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June 26, 1996

Estrogen Replacement Therapy and Endometrial Hyperplasia

Author Affiliations

University of Cincinnati Medical Center Cincinnati, Ohio

JAMA. 1996;275(24):1880. doi:10.1001/jama.1996.03530480022022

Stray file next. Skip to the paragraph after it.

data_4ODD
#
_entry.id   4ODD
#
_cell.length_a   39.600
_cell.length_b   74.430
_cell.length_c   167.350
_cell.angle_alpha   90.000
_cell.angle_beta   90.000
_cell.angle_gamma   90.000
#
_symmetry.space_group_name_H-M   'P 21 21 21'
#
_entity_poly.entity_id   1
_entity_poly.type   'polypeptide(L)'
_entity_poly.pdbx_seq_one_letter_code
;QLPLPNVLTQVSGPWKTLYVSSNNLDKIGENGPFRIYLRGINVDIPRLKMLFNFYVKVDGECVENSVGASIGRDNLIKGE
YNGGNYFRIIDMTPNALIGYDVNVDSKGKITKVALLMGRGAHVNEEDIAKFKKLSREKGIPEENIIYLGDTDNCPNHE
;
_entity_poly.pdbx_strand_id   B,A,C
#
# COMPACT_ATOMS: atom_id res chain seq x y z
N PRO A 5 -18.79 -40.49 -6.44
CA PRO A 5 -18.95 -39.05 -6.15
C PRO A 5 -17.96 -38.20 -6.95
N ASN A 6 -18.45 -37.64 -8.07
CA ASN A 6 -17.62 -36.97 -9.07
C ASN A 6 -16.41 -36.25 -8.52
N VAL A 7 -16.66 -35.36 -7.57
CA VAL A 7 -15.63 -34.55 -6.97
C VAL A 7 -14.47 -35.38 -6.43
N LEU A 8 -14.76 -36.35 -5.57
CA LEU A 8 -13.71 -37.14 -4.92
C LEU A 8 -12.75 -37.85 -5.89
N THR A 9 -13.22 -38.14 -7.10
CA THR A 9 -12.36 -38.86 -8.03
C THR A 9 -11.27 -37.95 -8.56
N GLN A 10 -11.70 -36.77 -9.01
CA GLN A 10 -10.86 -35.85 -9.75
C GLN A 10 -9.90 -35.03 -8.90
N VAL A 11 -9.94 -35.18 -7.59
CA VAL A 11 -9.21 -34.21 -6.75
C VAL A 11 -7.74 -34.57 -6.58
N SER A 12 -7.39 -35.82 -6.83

To the Editor.  —The Writing Group for the Postmenopausal Estrogen/Progestin Intervention (PEPI) trial1 recently reported on the development of endometrial hyperplasia as influenced by conjugated equine estrogens (CEE). Although estrogen replacement therapy is widely advocated as a means to combat symptoms of menopause and reduce the risk of osteoporosis and heart disease, increase in endometrial cancer continues to be a major concern.In many of the human studies, including the above-mentioned PEPI trial, CEE is the predominant form of estrogen used. One of the most ignored (but vital) facts that was left out of the discussion is that CEE represents a mixture of conjugated estrogens isolated from the urine of pregnant mares, which contains at least 7 major components.2,3 Among these, estrone sulfate is the predominant estrogen (about 45%) with a significant amount of ring B unsaturated equine estrogens (predominantly 17α-dihydroequilin, equilin, equilenin amounting to nearly 51%), and